New North Yorkshire Police, Fire and Crime Commissioner to remain as councillor until May elections

The new North Yorkshire Police, Fire and Crime Commissioner has announced she will remain in her other roles as county and borough councillor until the next election in May.

By Jacob Webster
Tuesday, 7th December 2021, 1:58 pm
Conservative Zoe Metcalfe was elected as the new North Yorkshire Police, Fire and Crime Commissioner last month.
Conservative Zoe Metcalfe was elected as the new North Yorkshire Police, Fire and Crime Commissioner last month.

Conservative Zoe Metcalfe said she would not quit North Yorkshire County Council and Harrogate Borough Council in a move which would trigger a by-election, but would begin "standing down" from most of her responsibilities.

A spokesperson for her office said: “Commissioner Metcalfe intends to devote herself full time to the role of Police, Fire and Crime Commissioner.

“She is standing down from - or, as far as possible, arranging substitutes for - her other roles and activities, including any committee and sub-committee responsibilities connected with her roles as an elected member of Harrogate Borough Council and North Yorkshire County Council.

“As she has already made clear, commissioner Metcalfe will be relinquishing her council seats at the next election in 2022 – avoiding the need for by-elections in the meantime."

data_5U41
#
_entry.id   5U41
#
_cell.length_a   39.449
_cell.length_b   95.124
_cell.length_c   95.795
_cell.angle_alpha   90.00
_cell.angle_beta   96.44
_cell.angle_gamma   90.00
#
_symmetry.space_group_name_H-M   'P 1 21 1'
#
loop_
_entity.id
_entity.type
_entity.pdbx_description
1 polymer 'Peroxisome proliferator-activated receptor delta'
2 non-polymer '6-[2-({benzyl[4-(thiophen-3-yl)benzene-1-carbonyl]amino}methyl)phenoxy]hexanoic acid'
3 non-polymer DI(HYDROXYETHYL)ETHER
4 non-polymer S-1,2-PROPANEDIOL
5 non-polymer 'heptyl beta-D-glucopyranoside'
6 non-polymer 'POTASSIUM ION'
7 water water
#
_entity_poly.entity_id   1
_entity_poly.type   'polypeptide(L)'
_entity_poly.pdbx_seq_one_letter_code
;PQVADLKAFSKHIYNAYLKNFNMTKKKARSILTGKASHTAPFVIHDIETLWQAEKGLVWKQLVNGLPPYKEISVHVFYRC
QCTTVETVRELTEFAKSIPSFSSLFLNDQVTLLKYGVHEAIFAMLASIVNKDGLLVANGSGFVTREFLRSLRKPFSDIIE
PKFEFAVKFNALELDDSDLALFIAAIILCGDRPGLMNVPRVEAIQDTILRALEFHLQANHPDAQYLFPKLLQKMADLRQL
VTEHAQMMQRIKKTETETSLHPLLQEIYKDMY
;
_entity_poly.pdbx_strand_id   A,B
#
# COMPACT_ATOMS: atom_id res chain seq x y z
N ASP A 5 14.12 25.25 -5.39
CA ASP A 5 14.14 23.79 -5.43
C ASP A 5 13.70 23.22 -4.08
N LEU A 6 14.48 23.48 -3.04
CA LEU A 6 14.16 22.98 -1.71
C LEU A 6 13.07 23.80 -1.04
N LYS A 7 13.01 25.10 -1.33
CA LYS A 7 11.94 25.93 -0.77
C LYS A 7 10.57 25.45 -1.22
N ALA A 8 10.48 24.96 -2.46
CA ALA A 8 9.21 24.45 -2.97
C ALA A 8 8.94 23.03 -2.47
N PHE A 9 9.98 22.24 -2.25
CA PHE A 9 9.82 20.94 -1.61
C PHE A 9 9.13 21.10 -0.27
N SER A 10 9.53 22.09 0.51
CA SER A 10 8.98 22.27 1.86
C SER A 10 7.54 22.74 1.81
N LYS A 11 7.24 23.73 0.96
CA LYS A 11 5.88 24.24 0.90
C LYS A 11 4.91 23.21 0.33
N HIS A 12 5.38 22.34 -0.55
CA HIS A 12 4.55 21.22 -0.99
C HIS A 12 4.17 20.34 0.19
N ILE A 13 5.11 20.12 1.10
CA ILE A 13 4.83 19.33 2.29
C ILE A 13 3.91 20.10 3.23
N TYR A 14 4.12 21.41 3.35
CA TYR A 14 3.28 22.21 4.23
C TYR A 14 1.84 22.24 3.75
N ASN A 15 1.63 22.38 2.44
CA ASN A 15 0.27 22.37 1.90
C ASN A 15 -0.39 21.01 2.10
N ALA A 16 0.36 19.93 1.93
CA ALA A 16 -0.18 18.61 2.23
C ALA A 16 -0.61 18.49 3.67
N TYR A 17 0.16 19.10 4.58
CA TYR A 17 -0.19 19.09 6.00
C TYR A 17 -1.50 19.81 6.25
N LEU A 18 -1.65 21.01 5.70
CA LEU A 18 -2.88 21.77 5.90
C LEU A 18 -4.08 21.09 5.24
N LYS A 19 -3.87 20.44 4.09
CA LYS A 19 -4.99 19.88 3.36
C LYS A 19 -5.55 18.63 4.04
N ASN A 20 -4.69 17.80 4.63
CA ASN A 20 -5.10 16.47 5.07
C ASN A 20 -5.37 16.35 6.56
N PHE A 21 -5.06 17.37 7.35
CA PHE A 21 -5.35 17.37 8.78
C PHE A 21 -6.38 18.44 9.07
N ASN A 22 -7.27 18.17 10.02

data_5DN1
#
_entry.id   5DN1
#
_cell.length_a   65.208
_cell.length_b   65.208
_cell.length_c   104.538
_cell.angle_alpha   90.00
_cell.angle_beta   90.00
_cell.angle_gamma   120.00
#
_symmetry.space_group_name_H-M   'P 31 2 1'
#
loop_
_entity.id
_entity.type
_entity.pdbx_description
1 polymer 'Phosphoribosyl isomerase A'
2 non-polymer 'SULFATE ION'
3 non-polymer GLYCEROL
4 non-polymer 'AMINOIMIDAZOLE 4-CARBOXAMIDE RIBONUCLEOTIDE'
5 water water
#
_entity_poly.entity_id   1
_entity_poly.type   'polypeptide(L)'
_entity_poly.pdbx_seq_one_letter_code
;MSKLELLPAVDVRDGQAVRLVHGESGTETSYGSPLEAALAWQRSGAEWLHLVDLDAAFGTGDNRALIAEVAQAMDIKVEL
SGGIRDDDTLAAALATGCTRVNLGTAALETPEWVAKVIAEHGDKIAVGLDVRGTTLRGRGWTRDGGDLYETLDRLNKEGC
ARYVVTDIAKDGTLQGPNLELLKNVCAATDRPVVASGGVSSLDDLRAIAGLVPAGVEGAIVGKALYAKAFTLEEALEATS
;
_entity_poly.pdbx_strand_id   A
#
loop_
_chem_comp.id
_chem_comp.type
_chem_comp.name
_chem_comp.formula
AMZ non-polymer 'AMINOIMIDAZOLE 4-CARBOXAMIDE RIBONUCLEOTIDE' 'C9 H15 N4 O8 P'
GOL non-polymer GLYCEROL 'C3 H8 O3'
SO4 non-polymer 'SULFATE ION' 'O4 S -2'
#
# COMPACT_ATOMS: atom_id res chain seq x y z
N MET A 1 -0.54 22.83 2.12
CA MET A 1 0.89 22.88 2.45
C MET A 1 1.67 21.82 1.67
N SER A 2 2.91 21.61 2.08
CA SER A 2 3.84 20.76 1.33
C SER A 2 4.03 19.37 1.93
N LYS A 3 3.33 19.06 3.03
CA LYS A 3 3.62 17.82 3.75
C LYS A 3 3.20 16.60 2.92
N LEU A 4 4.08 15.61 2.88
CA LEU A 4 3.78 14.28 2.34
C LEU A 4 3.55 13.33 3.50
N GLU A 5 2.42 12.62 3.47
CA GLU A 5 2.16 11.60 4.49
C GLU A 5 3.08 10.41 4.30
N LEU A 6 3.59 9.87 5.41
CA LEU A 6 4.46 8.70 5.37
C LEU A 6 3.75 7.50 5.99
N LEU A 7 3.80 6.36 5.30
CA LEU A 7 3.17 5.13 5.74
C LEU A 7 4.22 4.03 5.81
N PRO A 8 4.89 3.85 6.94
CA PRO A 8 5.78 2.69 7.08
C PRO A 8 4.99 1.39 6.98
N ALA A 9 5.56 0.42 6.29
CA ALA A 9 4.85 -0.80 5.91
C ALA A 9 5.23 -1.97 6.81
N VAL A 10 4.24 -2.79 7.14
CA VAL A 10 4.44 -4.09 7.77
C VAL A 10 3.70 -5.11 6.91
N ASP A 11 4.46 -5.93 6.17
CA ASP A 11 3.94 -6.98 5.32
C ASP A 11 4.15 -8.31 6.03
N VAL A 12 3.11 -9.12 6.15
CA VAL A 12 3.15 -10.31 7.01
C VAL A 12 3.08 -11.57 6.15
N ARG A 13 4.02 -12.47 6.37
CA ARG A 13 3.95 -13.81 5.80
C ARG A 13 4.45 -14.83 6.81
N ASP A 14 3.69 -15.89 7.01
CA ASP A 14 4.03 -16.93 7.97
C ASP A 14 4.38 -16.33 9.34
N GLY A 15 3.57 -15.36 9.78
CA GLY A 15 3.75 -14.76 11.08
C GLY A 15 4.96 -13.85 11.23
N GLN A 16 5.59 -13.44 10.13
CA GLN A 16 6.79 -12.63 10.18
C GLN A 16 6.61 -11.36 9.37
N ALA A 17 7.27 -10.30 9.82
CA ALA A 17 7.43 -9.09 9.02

Commissioner Metcalfe is the third Conservative to take on the £74,000-salary role since it was created in 2012, and won with 41,760 of the first and second-preference votes in a by-election last month.

She finished ahead of Labour's Emma Scott-Spivey who got a total of 26,895 votes, putting her in second.

The ballot was triggered after the previous commissioner, Conservative Philip Allott, resigned following criticism over comments he made after the murder of Sarah Everard.

Mr Allott, who was elected in May, stood down in October after his comments on BBC Radio York led to public complaints and a vote of no confidence by the county's crime panel.

More than 1,000 complaints were made after he said women should be more "streetwise" about powers of arrest and that Ms Everard should not have "submitted" to arrest by the police officer who murdered her.

Commissioner Metcalfe said in order to regain trust in the office following Mr Allott's resignation she would be "open, visible and transparent in promoting her work".

She will hold her first public accountability meeting today, 7 December, when she will focus on organised crime and fire safety for businesses.

As well as being a councillor for the Knaresborough area, commissioner Metcalfe also works as a project manager for York-based property management company Citivale Limited.

She said in her declaration of interests that she would leave this role after serving a period of contractual notice until the end of the year.

She said: "During that period of contractual notice I will ensure that work in the project manager role is undertaken in a manner and only at times which neither overlap nor interfere with my duties as Police, Fire and Crime Commissioner."

By Jacob Webster, Local Democracy Reporter